As the joke goes, business consultants are there to interview junior staff to find out what they think the company should do, before presenting that information back to senior executives.
All cynicism aside, it’s a point that contains a kernel of truth. It’s true that many companies have enough deep institutional knowledge to improve and succeed on their own. But it’s equally true that many of them have trouble surfacing that information to levels where it can make a real difference.
But what is supply chain consulting really all about? Supply chain consultants are outside experts that are brought in to solve problems, identify inefficiencies, and streamline operations. With broader experience in the field than their clients and the kind of objective perspective that can only come from an outside observer, they recognize patterns faster and bring a bigger catalog of solutions.
That kind of expertise is in-demand across the supply chain sector, in any specialty, in every industry. The only question is whether you can get the education and experience to develop the skills needed to become a respected supply chain management consultant.
When the Chips Are Down, Companies Turn to Supply Chain Consultants for the Answers
Becoming a supply chain consultant almost always requires developing niche expertise. Companies call in the consultants when they don’t have or can’t afford to develop highly specific skills in-house. That usually happens in areas of expertise that are only needed occasionally or that are extremely difficult to master.
Yet on top of that advanced supply chain expertise, consultants must master the skills to explain and transfer it. Consultants are nothing without the ability to communicate. They are in and out of a client’s business in weeks or months. They must develop a rapport with staff quickly and gather information with tact and accuracy. They must document their findings and convey recommendations clearly and concisely.
It’s impossible to describe the day-to-day activities for any particular consulting gig. That’s one of the attractions of the trade: you will find something new at every engagement.
A career in supply chain consulting can take you to some of the most interesting locations and operations in the world.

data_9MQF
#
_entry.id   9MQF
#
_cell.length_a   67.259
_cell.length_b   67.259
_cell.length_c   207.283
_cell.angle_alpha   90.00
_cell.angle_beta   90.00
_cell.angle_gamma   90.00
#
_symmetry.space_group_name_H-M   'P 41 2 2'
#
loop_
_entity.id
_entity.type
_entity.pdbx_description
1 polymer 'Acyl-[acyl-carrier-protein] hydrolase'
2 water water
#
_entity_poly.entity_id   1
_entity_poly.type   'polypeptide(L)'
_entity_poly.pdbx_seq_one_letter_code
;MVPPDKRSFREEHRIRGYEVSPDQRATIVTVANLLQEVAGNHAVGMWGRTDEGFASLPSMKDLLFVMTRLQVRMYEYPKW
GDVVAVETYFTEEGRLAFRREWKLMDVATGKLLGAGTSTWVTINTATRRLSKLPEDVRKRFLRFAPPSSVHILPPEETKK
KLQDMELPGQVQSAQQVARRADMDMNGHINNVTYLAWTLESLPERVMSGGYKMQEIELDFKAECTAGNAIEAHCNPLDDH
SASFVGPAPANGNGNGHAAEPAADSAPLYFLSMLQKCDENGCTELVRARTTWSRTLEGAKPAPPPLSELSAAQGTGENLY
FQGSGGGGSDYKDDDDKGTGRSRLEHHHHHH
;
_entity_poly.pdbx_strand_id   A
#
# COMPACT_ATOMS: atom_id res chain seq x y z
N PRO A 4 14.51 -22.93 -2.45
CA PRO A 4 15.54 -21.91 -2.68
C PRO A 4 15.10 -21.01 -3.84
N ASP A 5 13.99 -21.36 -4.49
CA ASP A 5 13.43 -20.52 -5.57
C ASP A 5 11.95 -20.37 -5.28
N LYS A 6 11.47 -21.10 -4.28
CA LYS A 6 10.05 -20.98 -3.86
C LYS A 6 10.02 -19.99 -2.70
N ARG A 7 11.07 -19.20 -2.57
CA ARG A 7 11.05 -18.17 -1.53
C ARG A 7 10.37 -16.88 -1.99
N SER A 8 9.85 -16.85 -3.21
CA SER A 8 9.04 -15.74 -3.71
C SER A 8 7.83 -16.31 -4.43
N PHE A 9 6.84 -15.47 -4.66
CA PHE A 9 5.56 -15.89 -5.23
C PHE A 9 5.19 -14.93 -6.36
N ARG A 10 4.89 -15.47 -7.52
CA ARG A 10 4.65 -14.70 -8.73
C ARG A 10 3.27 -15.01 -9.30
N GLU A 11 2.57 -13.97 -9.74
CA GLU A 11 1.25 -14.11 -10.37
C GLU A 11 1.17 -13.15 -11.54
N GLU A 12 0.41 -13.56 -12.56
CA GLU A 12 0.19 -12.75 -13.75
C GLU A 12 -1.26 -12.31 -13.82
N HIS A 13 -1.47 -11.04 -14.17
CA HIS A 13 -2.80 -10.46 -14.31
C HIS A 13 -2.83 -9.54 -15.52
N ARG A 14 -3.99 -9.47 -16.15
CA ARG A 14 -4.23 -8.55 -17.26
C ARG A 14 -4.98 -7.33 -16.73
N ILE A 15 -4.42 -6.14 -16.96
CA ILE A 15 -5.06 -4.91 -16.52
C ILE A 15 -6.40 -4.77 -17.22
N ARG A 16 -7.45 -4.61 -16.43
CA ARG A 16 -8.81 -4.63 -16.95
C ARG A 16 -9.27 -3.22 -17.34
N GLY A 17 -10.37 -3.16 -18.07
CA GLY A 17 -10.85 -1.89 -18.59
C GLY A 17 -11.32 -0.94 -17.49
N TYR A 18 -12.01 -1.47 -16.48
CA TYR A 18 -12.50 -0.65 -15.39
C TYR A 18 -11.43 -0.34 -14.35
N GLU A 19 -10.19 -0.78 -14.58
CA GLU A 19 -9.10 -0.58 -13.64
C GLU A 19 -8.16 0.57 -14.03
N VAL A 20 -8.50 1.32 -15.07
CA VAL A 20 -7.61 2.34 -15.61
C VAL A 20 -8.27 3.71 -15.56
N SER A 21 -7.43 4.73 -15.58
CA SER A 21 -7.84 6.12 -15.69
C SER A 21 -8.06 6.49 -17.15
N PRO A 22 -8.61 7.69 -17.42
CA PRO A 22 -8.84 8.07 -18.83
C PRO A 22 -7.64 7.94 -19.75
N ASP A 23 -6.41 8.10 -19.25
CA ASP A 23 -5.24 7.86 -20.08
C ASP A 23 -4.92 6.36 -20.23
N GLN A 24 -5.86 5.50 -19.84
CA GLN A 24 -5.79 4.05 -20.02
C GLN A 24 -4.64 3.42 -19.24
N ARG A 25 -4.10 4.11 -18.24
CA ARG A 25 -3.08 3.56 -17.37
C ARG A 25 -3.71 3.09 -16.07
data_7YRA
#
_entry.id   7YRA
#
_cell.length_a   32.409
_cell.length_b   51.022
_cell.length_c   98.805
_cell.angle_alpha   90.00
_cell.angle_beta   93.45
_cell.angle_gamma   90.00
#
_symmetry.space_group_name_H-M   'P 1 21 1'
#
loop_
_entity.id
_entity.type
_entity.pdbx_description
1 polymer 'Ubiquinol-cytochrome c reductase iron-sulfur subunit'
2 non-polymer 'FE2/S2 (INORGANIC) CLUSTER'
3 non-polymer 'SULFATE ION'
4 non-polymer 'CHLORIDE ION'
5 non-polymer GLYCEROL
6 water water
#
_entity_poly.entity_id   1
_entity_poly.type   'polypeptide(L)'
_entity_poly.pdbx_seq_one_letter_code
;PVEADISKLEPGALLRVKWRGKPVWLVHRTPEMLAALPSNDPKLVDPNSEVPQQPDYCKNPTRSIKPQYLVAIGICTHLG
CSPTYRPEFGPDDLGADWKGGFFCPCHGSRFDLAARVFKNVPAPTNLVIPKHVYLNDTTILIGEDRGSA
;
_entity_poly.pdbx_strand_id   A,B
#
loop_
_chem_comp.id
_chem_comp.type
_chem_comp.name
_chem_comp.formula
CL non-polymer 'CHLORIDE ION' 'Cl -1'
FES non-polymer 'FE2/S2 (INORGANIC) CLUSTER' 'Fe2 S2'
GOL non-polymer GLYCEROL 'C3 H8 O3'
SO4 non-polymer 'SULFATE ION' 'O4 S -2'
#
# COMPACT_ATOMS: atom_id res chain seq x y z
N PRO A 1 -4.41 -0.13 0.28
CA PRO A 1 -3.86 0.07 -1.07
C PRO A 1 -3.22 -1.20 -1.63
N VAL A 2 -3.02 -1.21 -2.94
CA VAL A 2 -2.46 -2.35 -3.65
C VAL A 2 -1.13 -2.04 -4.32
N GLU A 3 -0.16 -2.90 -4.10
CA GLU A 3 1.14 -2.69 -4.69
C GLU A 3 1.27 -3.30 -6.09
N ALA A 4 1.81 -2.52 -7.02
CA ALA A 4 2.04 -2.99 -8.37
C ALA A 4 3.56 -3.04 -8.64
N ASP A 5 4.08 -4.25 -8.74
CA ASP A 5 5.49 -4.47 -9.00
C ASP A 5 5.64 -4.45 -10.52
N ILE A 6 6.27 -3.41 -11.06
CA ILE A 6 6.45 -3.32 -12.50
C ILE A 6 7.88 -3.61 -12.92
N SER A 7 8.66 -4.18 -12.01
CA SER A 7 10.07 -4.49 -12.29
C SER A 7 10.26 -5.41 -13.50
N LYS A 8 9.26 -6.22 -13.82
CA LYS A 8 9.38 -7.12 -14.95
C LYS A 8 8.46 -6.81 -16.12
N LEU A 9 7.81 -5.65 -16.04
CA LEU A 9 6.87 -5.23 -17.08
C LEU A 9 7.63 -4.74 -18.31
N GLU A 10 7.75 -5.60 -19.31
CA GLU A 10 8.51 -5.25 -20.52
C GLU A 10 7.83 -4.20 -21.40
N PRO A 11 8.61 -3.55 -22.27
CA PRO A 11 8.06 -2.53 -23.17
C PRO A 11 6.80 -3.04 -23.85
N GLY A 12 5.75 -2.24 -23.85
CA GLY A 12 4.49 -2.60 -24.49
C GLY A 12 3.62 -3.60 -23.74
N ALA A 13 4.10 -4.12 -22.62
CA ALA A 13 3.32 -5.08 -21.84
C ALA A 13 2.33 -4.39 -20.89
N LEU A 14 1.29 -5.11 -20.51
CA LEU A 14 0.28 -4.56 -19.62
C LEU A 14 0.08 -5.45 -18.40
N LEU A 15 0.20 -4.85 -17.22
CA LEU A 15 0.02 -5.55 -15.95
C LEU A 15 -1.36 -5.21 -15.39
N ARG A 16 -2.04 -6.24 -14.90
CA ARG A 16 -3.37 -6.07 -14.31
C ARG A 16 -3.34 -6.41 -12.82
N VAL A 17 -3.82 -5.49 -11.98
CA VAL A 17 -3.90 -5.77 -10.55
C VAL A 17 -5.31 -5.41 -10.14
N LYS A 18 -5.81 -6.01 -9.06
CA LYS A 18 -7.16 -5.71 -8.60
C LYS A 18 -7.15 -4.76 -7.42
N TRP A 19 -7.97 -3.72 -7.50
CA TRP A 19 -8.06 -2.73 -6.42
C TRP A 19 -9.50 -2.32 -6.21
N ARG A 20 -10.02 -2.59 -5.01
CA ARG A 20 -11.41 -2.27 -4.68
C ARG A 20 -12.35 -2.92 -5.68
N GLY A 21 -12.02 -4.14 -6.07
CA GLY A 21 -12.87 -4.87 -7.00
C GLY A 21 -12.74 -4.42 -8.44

And with the varied nature of needs across the supply chain spectrum, that can put you on the tarmac at transshipping hubs in the Midwest, walking the docks at busy seaports analyzing container handling, or deep within office buildings in Asia, examining records and database systems. If you are particularly good at any kind of supply chain management, then consulting is a career that will be open to you.
What Kind of Degree Is Needed to Become a Supply Chain Management Consultant?
Consulting work in supply chain management can happen in any phase. So, you can prepare for consulting careers with practically any sort of supply chain management specialization. Those can include degrees concentrating on:
In fact, when it comes to consulting, the more specialized your expertise, the better. Clients look for consultants who have niche expertise that may not be economically viable to keep on staff. So, a highly focused degree program can really kick your consulting potential into high gear.
Look to Graduate Programs for the Right Expertise to Become a Supply Chain Management Consultant
By the same token, a basic bachelor’s degree won’t cut it with clients seeking advanced expertise. Consulting work in supply chain management typically means earning a graduate degree, or even a doctorate.
Those can range from a Master of Science in Supply Chain Management all the way up to a DBA (Doctor of Business Administration) in Supply Chain and Logistics Management.
Master’s programs take between two and three years to complete. They build on the essential liberal arts and core SCM foundation of your bachelor’s program with advanced coursework focused entirely on supply chain concepts. They include both training in research and analysis and actual research requirements that are often part of a larger project at the college.
It’s possible to focus on supply chain studies exclusively or to add in more general business coursework with a Master of Business Administration in Supply Chain Management. The MBA delivers the sort of leadership and analytical training that businesses look for in senior executives… or consultants.
The DBA is the doctoral equivalent to the MBA. It takes a similar amount of time, about three years, to complete. But the intensity of the classes goes up and your ability to focus your studies zooms in.
A PhD, or doctor of philosophy, in Supply Chain Management, takes longer to earn, about five years. Although they are typically seen as an academic degree, designed for researchers and professors, they are uniquely useful for supply chain consultants. The additional research and analytical skills they deliver are exactly what consultants need. In fact, many college professors work as consultants on the side.
Some consultants may also pursue undergraduate certificates in SCM earned concurrent with a bachelor’s in business or another field, or post-degree certificates in supply chain management. A certificate program is often more focused on a narrow aspect of technology or process within SCM than a full degree. That can make it a good way to develop the kind of niche expertise you will need in consulting.
They are best used by consultants who want to enhance their knowledge in a particular area on top of the degree or degrees they’ve already earned. That makes graduate or postgraduate certificates, the most advanced levels, most useful.
Online Supply Chain Management Programs Are Perfect for Consulting Careers
Online degree programs are one of the easiest ways to pursue the types of advanced programs that supply chain management consultants need. Becoming a consultant requires on-the-job experience and intensive education.
Online programs offer the kind of flexibility you need to keep your career moving while still getting the education to get ahead. These degrees offer:
If you want to get into a career where companies will turn to you for the ultimate answers in making their supply chain operations more efficient, you’d better be able to make your own education efficient first. Online learning is a great place to start.